For years, American soccer fans have desired that one breakout star thrust the sport into the mainstream while playing for a major European club. Every player that has been described as the “next big thing” by fans of US Soccer has tended to fall short of the lofty expectations placed on him. Most have been perfectly good professionals, capable of playing for mid level European clubs or excelling in Major League Soccer. But none seemingly have had the meteoric rise, potential and circumstance of Borussia Dortmund’s Christian Pulisic who turned 18 on Sunday.
Borussia Dortmund is arguably one of the most exciting attacking sides in European soccer. Yet remarkably at age 17, Pulisic broke into the first team and made nine league appearances toward the end of last season scoring twice as the Dortmund-based club finished second in the German Bundesliga. The two league goals made the Pennsylvania native the youngest ever foreigner to score in the Bundesliga and the youngest ever player to score twice. Pulisic’s quick rise earned him a call up to the US Men’s National Team. And at age 17, he became a core-player in the setup employed by head coach Jurgen Klinsmann.
Pulsic’s performances this summer in the Copa America raised eyebrows. But more importantly, his efforts for both the United States and Dortmund in the last two and a half weeks have raised his profile considerably. He scored twice in the US’ win at St Vincent, then was the single most dominant player in the 4-0 win over Trinidad and Tobago in Jacksonville. Afterwards, Pulisic returned to Germany and started both a Champions League and Bundesliga match, recording an assist in the former and a goal and an assist in the latter.
With an average of less than 100,000 viewers per Bundesliga game, FOX Sports has failed to develop the sort of audience that will help the league grow on US television and among American fans. Some of this is unfortunate circumstance. Bundesliga matches air on television concurrent with matches from the far more popular Premier League. But the Bundesliga has also failed to capitalize on the presence of US Men’s National Team stars playing in the league. It’s not too late though. Today is a different point in time and fewer American stars are plying their trade in England, while Germany is becoming a destination league for many up-and-coming American soccer stars.
This season, five of the top six clubs in the Bundesliga table sport an American first team player. That’s a remarkable statistic given the struggles Americans have had in Europe recently. Though it is still very early in the season, the context and storylines are present to catapult the Bundesliga into the consciousness of American fans.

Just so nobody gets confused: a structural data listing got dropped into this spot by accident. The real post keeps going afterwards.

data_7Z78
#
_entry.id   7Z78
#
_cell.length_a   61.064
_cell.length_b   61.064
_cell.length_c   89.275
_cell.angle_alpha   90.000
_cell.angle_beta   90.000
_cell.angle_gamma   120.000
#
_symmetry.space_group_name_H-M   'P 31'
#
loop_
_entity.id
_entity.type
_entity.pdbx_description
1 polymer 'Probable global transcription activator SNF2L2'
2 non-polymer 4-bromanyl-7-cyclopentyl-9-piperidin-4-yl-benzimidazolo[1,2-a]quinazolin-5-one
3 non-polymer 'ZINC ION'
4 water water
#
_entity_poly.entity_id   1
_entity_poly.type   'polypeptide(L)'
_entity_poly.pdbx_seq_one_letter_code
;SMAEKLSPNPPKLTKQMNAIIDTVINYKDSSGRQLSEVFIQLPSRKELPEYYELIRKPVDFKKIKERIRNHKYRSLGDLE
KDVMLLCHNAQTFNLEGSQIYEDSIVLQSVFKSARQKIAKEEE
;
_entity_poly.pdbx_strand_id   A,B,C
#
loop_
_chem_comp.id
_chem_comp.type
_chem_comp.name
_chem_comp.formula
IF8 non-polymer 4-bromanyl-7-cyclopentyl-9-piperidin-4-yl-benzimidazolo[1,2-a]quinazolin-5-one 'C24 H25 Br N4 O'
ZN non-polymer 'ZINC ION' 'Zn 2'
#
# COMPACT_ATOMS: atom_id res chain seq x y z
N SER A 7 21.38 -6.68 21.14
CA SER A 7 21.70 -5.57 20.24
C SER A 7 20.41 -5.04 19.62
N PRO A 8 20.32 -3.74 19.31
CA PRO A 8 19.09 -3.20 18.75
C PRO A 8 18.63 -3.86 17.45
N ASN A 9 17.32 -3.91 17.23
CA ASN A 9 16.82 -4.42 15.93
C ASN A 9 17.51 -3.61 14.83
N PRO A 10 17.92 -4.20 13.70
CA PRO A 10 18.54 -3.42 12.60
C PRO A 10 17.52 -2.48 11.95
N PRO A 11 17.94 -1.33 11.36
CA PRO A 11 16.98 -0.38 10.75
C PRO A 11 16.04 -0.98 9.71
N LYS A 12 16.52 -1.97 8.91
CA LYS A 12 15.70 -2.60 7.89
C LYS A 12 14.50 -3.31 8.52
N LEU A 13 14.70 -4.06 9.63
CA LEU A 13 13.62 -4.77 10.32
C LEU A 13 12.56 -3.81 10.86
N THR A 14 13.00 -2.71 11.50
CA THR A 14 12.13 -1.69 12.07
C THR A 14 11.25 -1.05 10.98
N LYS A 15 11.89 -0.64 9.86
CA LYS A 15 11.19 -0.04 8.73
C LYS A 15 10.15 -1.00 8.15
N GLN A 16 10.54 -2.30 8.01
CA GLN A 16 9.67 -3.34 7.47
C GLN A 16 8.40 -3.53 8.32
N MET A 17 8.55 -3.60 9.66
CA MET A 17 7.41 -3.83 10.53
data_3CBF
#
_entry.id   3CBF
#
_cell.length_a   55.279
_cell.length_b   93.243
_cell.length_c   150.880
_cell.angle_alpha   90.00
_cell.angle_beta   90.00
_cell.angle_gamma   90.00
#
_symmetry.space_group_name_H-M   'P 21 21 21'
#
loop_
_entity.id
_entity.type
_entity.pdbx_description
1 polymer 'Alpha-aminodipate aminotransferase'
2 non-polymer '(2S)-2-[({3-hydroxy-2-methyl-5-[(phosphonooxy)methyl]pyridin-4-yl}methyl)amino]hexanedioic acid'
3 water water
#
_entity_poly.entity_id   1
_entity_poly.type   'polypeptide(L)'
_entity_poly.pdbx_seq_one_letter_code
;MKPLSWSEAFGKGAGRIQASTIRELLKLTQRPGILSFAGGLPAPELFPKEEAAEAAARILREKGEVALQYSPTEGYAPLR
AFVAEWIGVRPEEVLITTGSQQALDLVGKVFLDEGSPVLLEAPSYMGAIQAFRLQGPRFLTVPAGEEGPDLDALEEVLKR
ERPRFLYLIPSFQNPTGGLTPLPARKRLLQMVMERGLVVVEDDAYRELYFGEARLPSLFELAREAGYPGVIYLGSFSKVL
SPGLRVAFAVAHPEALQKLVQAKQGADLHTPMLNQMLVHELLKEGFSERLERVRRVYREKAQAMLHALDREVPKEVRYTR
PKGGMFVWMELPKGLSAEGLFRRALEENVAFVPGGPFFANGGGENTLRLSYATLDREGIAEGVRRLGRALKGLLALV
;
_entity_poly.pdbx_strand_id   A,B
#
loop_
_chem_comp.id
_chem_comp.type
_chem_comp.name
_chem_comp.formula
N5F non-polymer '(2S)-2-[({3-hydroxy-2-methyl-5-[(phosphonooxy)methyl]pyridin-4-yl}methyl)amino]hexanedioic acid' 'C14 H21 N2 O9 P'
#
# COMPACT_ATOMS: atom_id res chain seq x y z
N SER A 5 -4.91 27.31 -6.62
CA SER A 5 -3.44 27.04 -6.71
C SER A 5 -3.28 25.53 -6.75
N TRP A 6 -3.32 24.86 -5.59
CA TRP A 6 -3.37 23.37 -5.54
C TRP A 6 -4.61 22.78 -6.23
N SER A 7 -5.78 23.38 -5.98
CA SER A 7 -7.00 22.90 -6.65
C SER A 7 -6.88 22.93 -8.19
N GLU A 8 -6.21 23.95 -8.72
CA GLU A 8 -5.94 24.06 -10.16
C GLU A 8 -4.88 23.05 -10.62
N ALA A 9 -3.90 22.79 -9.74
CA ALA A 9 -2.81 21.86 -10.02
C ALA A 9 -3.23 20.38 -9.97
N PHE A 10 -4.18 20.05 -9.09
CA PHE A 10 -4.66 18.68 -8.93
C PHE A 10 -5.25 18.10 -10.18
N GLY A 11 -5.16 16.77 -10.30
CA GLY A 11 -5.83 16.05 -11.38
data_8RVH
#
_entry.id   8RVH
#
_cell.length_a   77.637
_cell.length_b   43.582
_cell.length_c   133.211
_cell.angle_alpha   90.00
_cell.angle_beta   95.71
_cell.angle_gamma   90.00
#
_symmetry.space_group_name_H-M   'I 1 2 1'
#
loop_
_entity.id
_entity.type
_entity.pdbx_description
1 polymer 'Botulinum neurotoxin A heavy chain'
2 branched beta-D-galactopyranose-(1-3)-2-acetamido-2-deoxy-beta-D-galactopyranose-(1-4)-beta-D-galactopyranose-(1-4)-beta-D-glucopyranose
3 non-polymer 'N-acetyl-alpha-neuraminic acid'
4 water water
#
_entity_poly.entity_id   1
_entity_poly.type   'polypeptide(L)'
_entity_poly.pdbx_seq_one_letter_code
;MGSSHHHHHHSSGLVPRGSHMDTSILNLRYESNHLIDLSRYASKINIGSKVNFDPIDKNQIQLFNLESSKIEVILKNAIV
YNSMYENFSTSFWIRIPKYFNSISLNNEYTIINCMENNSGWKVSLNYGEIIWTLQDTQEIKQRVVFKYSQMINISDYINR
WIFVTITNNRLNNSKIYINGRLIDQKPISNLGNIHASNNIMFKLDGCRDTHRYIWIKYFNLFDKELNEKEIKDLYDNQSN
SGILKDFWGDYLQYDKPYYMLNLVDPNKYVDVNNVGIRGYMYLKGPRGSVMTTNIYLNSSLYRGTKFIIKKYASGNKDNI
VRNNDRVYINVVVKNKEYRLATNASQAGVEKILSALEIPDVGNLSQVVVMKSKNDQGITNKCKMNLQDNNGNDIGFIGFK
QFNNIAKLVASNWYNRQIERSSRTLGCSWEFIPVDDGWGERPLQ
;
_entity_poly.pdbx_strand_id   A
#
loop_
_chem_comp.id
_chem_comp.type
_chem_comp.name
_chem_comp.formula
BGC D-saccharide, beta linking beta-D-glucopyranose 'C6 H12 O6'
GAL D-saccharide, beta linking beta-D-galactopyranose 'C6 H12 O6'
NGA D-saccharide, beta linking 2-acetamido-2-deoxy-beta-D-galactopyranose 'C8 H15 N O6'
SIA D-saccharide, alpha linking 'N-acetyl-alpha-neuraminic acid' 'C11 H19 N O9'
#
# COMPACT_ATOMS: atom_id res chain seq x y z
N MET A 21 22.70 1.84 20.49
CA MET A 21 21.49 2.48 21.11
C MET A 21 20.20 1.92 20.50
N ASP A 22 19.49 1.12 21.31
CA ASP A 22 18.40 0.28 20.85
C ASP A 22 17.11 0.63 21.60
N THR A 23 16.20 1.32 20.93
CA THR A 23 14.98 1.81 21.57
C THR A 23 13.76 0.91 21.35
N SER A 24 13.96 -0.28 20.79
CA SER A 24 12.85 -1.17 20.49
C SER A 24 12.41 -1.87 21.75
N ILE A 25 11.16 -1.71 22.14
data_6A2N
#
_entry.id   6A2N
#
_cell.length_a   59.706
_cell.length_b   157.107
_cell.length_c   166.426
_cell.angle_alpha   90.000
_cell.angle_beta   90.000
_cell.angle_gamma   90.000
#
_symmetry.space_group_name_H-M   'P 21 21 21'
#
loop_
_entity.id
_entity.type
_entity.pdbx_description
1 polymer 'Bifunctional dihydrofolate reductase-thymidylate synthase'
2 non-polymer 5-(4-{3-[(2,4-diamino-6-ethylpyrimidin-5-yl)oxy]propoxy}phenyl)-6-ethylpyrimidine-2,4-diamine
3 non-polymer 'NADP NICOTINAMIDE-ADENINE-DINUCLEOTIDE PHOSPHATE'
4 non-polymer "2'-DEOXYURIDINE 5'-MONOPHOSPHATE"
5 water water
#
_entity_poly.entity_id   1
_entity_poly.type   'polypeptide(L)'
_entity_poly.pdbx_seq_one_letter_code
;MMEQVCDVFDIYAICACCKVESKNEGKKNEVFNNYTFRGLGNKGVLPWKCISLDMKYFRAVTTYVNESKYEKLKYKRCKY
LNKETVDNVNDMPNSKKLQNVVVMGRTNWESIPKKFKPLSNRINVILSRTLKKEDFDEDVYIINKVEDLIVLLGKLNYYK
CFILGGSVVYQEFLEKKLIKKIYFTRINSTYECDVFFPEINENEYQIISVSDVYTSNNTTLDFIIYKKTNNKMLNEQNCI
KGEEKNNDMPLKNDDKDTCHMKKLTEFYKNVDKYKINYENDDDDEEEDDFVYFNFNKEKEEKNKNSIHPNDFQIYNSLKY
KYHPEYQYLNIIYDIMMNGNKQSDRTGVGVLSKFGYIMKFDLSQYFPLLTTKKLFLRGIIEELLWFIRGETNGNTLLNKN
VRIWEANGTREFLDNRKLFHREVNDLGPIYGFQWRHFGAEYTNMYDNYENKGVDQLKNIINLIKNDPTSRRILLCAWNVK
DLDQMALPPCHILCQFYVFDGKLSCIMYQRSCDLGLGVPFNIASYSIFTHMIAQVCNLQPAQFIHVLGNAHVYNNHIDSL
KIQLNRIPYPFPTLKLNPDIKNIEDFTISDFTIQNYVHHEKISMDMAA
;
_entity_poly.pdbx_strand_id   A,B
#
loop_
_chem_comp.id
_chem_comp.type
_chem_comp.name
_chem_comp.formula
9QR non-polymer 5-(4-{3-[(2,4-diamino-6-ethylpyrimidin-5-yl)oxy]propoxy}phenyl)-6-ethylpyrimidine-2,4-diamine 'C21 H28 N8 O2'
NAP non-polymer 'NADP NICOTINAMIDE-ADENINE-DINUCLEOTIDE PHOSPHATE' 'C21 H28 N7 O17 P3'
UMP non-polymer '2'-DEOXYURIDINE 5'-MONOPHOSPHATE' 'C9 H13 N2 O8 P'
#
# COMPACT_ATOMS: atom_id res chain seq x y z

It’s not just the core American audience who watches English soccer that the Bundesliga needs to try and conquer. With such relevance for the US Men’s National Team, the Bundesliga and FOX Sports could target the USA fans who don’t watch professional club soccer. By focusing their attention on those fans, it’ll be an easier sell than trying to win over many of the hardcore soccer fans who have seemingly chosen the Premier League. With every passing season, it appears the English top flight league’s hold on the American soccer audience strengthens. Outside of the European leagues, Liga MX remains far and away the most popular league on US television.
But the Bundesliga and FOX Sports might have the potential now to win over core USMNT fans. Perhaps if Pulisic’s meteoric rise continues, he can help gain a foothold among the mainstream sports audience in the United States that still hasn’t gravitated to the Major League Soccer or the Premier League. With the potential for a mainstream superstar of world soccer hailing from Pennsylvania, the Bundesliga and soccer’s time on American television could be right around the corner.
It’s difficult to overstate the potential impact Pulisic could have in the United States if his trajectory continues as is. But it’s perhaps unfair to pin the weight of the world on someone who just turned 18. But in Christian Pulisic, American soccer might have its first global superstar and in-turn the Bundesliga might have the single most marketable commodity to an American audience.
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